Every borrower makes a decision to lock or not lock (float). This is often an emotional choice because the pricing on a loan changes daily and sometimes intra-day. As a mortgage professional, I find this part of the business challenging because market movements are out of our control.
The process is very similar to the stock market, prices change day to day, even minute to minute. We are not the hero if pricing improves nor the villain is pricing gets worse.
We can only do our best with the information available. Over the years, I have come up with 4 rules.
1. Lock When it Makes Sense
If you are purchasing a home and everything lines up, you are comfortable with the mortgage payments, home is in good shape and the appraisal is back, then it is time to lock your loan.
Over the years, I have seen more borrowers be upset when rates increase rather than being happy because rates dropped after they locked. There is not enough time to gamble with your rate in such a short time period.
2. Buy on Rally – Rates Move Up and Down
Typically, rates move up quicker than they come down. When rates rise, there seems to be panic or a fear and things get accentuated like they are going to keep rising. However, when rates come down, they seem to come down more slowly or tentatively.
Buying on a rally is always good because it’s the happy place to be – pricing is better and therefore, you feel good about the purchase.
3. Don’t Float into the Unemployment Report
The first Friday of each month is marked by the unemployment report. This is typically the most volatile day and sets the pace for the next month.
We’ve seen huge increases in rates when the employment is better than expected. Basically, strong employment means more wages which means more buying power which mean more inflation which hurts bonds.
4. Don’t look back – After you Lock, be Happy
It’s virtually impossible to get the lowest price during the process. I think we think that we can, yet, I live this every day for 25+ years and if someone would figure that out, they would be rich. In the big picture you are buying a rate which it the current rate.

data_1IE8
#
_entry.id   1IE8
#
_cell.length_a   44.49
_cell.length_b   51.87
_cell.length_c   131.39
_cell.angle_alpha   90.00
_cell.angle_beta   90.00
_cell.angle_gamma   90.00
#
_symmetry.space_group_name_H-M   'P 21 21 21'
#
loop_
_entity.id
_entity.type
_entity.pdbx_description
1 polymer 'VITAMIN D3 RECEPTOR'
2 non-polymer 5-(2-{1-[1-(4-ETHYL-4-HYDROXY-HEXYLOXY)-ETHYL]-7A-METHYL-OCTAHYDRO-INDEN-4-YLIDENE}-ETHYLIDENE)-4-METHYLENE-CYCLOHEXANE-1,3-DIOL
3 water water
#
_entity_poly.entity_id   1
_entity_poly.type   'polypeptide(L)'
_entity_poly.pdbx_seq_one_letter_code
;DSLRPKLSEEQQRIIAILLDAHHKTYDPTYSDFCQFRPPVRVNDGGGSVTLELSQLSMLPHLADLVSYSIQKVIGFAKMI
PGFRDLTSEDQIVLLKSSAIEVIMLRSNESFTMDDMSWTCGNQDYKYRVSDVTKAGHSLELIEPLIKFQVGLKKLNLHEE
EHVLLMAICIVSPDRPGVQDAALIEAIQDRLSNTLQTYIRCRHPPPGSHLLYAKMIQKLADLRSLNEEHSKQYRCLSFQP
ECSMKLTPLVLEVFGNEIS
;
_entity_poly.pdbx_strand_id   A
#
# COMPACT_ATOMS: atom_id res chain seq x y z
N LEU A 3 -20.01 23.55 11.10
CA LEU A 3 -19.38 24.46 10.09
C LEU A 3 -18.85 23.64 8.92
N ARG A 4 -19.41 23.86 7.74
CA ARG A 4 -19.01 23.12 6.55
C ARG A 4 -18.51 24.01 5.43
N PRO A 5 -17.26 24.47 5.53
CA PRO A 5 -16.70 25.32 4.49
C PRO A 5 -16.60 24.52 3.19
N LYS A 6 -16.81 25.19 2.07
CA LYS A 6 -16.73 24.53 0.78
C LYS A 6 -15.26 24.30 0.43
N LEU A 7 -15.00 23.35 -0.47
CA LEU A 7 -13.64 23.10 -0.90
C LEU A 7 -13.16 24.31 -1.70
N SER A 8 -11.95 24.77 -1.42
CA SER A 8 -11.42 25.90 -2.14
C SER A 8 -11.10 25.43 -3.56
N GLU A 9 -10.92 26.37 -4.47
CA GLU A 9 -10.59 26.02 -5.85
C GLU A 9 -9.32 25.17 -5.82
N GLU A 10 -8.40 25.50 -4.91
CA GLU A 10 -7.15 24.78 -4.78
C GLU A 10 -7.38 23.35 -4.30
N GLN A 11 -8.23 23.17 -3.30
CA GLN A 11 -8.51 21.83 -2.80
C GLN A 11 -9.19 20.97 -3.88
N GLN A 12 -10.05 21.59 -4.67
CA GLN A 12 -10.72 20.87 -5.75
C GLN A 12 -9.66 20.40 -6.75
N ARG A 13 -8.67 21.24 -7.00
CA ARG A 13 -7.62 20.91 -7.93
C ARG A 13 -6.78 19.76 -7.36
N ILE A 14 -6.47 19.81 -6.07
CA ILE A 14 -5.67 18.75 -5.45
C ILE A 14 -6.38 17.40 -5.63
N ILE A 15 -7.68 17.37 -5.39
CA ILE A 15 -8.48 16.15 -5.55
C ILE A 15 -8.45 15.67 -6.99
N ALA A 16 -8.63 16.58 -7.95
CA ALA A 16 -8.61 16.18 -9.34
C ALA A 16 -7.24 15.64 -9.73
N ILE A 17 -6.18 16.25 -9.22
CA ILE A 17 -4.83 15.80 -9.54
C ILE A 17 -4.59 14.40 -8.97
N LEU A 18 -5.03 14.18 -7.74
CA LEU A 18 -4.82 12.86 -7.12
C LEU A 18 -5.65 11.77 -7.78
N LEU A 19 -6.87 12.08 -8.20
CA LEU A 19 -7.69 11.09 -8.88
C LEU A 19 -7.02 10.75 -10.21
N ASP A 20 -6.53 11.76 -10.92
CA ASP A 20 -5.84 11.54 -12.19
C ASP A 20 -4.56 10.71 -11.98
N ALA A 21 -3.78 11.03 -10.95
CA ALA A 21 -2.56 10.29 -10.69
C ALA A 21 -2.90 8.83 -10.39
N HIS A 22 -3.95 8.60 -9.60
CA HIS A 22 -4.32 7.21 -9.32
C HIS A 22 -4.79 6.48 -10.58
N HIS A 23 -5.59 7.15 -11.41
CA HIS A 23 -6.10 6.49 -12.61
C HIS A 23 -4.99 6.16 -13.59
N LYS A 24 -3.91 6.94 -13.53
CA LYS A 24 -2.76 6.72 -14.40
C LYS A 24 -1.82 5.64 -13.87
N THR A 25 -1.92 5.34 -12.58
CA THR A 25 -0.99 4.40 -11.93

When I got my first mortgage in 1987, I was so happy because the rate was under 10%. Right now, rates are in the mid 4’s, whether it was 4.375% or 4.5%, it is a good thing!
By following the above rules, you will have solid results. During the process, we can provide more details on current trends and market conditions. We subscribe to the Shirmeyer Rate Market Report by Sigma Research Inc. and RateAlert.com for detailed information on the bond/mortgage market and timely moves in the market. In the big picture, market moves are out of your control. In the perspective of locking your rate, we can give you the data to make the best decision in an every changing moving interest rate world.
One further note - Most of our investors offer an interest rate “float-down” option. These typically come into play when interest rates drop dramatically after a borrower has locked their loan. The lender will compromise with the borrower on their rate.
For example, if someone locked at 4.75% and rates dropped to 4.25%, then the lender will allow the borrower to float the rate down to 4.5%. This is just a hypothetical scenario – it is more complicated than that, however, it sometimes happens and it’s always great to call a client and say “guess what – we were able to get you a better rate”.
For more information on interest rates, fees, market conditions or anything related to residential real estate, please feel free to set up a free personal consultation. I'd love to learn more about you, your family, and what you're trying to accomplish in the housing market.